But I dont guarantee that all UAN triop packs will be as successful as mine though, so I u cant blame me if non of yours hatch :(

Correct me if im wrong, but from what i can tell, the triop eggs bought from enthusiasts/ triop owners seem to have a higher hatch rate compared to those bought from companies. Probably cuz of a higher egg count per buck maybe?
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Ducky
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Majorly addicted & want them all! :)
i'm not sure what makes for good egg hatching, still learning myself, but i guess one factor is the age of the eggs...i'm sure the retailers try to sell the oldest first, and they just figure if they don't hatch you'll contact the company and then they can sell you more eggs, so it's a double benefit for them to do it that way. you complain, they send you a newer batch that's more likely to work, you're happy again and will probably buy from them again in that case. i think they collect the eggs as fast as they can, whereas a hobbyist is likely to let the water evapourate on its own in a more natural way, usually along with the sand. it's usually right after that that they'll test the eggs and if the hatch is successful, they immediately put them for sale on ebay, so they are generally "fresh" when sold by a hobbyist. they are more likely to have smaller batches but more types as well. also a hobbyist will often continue to hydrate the same sand every time they wanted a batch of that type, and that would mean that successive generations would enrich that same sand with even more eggs (as there would still be some that hadn't hatched as well) whereas a wholesale operation would likely just continue to collect eggs off a non substrated bottom and then throw some of the dried eggs in another vat to get the next batch going.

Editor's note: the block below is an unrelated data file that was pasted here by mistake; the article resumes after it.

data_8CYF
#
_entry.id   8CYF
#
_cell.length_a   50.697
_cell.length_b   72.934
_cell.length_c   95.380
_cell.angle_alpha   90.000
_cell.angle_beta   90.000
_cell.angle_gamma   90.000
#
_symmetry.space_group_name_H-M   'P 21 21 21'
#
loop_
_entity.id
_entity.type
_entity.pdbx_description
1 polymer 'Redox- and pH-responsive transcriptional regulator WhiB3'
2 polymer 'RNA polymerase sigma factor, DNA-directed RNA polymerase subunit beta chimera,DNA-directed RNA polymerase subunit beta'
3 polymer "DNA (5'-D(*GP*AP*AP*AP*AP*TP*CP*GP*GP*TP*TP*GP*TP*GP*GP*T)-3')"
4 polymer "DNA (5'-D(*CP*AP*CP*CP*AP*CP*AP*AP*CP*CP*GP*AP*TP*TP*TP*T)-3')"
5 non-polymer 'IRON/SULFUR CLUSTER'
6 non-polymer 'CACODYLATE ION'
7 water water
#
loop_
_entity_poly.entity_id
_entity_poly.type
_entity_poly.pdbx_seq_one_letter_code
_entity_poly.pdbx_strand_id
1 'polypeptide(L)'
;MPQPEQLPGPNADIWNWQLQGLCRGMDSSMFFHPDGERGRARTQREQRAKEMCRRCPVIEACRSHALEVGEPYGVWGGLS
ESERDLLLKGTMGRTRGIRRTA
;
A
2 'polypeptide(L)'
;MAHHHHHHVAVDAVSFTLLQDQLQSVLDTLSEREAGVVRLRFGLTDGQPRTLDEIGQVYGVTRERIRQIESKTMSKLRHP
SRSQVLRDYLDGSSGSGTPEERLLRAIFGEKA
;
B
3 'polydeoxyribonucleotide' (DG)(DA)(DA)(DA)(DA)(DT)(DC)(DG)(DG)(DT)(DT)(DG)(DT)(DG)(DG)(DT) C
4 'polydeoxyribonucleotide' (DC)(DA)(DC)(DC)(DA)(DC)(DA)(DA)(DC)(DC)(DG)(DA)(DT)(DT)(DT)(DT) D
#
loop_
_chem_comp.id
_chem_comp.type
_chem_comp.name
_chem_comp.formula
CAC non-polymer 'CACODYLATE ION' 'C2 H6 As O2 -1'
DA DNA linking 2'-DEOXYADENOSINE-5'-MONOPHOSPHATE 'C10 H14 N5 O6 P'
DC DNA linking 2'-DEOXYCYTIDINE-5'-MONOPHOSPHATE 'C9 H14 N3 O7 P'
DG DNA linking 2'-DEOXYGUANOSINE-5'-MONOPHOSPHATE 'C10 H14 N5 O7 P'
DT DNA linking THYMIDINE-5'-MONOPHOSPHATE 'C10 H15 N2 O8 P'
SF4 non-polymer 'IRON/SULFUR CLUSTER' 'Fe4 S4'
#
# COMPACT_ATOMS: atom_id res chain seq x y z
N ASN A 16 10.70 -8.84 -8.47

here's the result of hydrating all the sand from a single female that laid eggs for 18 days:

Posted Image

so you could see how the sand is now likely many times as enriched as the first time, since most of these lived and were each laying their own eggs for quite a long time as well, plus there were many eggs left over from that first hydration (see all the ones stuck to the sides above the water line, near the top of the pic, it was like that all around the container). so next time i will probably just use a little bit of that sand and get the same result as you see here.

i think it also depends on how that particular species has evolved. the ones in the pic lay a lot of "spring" eggs, and i think they respond to hormone levels. when i remove the last adult from the water, they often spontaneously hatch immediately afterward, no drying required. when i slush their water there is inevitably a "surprise" hatching in swampish dirty water that no one would expect to work to hatch a Triops, and yet there they are. others may have evolved in an area that isn't as reliably hydrated and may have evolved to await hydration for a certain period of time before hatching (so as not to immediately dry out before being able to lay eggs if it was not enough to fill the puddle, etc.) (i.e. the only ones that survived were the ones that waited longer, and they passed that trait on to their offspring).

but yes i would definitely go for the hobbyist eggs, much more variety and better chance of a hatch.
Do you have Triops that are different than those shown? Please show me!